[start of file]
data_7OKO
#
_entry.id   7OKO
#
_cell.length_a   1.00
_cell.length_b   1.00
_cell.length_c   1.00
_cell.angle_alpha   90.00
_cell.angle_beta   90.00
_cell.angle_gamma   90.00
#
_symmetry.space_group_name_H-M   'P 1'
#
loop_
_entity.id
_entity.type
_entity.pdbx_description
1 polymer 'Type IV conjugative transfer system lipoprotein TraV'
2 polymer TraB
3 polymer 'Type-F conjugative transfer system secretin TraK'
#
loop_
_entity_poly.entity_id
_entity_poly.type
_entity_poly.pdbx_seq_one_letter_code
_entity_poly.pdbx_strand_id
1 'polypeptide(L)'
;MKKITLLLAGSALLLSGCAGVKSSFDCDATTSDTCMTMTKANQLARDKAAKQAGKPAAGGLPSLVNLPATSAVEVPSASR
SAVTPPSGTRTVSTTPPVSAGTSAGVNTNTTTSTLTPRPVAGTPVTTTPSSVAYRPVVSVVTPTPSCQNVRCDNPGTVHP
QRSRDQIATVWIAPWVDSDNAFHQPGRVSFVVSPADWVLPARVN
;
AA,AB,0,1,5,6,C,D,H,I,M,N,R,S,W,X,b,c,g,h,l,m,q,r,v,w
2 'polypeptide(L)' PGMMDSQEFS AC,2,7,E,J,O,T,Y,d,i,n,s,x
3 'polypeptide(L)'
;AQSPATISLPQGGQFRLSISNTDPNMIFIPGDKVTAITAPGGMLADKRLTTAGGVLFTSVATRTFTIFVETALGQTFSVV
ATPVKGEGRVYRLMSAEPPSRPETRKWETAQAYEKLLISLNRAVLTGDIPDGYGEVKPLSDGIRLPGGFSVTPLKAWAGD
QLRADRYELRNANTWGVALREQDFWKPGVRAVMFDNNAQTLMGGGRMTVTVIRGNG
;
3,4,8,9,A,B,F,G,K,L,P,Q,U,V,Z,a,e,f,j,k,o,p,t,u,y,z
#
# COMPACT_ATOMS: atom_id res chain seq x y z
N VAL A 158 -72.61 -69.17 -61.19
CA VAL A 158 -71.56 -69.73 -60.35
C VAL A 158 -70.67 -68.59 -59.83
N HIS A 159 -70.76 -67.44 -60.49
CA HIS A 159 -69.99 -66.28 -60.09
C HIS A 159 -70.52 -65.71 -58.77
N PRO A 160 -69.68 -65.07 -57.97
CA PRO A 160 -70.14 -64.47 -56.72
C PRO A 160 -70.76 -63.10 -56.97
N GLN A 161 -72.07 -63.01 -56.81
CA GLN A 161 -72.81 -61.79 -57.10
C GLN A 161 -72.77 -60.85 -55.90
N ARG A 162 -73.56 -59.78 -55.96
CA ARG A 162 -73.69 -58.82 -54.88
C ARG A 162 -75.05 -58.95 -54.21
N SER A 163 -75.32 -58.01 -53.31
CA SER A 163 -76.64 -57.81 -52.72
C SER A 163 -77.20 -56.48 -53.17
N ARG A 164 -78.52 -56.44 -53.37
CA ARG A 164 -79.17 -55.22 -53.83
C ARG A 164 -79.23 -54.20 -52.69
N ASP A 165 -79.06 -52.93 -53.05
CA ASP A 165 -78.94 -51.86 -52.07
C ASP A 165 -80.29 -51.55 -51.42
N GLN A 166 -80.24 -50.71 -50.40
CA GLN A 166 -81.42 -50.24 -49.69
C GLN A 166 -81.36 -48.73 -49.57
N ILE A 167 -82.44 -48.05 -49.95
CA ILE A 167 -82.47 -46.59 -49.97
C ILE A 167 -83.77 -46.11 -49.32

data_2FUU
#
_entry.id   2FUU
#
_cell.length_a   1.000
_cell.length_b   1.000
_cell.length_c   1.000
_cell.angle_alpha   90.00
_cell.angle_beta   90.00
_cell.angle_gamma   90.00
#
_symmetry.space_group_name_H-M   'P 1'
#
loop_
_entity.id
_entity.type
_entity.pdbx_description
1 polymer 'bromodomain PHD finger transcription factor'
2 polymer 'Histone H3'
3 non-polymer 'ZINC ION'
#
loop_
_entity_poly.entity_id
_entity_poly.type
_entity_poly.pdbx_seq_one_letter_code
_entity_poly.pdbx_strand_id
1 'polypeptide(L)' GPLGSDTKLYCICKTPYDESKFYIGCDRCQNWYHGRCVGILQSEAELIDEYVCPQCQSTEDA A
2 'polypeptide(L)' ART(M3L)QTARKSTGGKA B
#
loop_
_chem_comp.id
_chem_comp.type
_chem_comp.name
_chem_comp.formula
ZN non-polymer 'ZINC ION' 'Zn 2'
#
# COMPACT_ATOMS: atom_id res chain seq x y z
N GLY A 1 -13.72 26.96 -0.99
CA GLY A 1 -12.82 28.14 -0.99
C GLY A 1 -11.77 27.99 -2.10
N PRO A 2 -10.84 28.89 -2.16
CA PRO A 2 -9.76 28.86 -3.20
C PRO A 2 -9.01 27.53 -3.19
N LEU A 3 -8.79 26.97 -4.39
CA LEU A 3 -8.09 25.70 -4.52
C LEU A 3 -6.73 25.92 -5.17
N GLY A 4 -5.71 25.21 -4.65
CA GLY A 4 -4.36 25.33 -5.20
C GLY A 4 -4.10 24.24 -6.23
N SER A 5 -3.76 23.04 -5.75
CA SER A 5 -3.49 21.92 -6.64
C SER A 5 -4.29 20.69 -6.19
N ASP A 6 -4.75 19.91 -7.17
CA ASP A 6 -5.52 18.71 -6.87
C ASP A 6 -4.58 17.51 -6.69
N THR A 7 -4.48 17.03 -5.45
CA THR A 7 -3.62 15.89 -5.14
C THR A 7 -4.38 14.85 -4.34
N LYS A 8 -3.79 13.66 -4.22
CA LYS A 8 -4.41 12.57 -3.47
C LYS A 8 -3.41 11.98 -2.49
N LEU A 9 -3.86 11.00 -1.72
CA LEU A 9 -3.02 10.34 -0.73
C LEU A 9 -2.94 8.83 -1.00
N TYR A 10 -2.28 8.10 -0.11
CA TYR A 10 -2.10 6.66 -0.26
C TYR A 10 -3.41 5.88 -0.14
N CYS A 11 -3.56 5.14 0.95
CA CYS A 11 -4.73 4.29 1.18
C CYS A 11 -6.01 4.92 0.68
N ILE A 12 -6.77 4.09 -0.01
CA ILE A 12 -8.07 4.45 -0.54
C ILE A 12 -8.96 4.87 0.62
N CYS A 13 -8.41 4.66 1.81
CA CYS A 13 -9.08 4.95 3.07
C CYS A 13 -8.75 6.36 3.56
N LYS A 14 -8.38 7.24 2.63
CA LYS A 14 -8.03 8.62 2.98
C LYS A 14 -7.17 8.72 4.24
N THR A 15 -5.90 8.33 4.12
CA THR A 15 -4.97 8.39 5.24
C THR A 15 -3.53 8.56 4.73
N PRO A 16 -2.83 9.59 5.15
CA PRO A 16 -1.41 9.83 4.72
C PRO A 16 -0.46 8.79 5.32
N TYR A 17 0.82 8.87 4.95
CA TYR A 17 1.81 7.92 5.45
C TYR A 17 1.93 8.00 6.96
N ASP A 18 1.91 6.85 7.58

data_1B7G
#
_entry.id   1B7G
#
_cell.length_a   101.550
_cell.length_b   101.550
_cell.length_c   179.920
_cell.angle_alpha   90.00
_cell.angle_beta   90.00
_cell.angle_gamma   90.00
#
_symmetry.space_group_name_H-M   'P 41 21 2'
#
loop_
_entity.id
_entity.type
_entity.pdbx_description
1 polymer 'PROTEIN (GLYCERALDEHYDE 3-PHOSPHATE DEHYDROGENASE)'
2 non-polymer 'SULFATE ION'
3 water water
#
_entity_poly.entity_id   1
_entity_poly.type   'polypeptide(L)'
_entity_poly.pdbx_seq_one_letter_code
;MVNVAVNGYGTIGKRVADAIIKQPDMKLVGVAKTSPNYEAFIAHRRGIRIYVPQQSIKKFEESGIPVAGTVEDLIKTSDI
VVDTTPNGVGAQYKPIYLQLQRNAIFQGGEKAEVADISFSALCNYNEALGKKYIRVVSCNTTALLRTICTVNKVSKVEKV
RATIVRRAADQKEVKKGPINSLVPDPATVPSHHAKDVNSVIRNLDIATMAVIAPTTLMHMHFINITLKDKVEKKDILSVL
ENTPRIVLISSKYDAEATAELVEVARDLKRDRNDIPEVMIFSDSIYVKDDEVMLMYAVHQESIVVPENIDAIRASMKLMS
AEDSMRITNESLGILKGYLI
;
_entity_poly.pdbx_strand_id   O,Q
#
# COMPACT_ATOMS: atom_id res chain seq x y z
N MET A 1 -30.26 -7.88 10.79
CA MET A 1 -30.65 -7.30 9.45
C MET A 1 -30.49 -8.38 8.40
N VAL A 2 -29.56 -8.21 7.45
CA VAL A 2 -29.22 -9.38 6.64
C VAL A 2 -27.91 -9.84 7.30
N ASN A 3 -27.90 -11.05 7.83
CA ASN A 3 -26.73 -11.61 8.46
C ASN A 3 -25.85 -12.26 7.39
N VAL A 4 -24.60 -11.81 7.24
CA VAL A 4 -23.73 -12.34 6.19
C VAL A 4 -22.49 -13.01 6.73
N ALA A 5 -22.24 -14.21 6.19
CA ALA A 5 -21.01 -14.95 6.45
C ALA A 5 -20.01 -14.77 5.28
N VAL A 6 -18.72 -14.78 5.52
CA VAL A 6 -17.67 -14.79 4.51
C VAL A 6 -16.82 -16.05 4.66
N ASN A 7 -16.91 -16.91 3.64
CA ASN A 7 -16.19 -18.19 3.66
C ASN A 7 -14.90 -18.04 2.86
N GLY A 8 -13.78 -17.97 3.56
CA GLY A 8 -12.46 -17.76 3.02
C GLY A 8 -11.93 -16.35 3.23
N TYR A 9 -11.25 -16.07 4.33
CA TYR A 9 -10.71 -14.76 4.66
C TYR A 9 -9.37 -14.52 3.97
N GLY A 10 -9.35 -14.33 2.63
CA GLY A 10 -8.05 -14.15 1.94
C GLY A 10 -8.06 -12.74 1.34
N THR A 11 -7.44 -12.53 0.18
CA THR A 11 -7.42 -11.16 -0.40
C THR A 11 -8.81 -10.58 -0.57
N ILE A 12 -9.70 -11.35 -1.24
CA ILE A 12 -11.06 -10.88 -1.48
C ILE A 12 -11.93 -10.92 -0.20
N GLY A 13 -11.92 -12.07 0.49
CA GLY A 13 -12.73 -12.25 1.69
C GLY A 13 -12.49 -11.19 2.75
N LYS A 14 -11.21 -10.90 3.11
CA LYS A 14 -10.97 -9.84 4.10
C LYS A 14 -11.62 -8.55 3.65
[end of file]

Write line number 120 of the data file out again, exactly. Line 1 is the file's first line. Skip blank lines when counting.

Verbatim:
C GLY A 4 -4.10 24.24 -6.23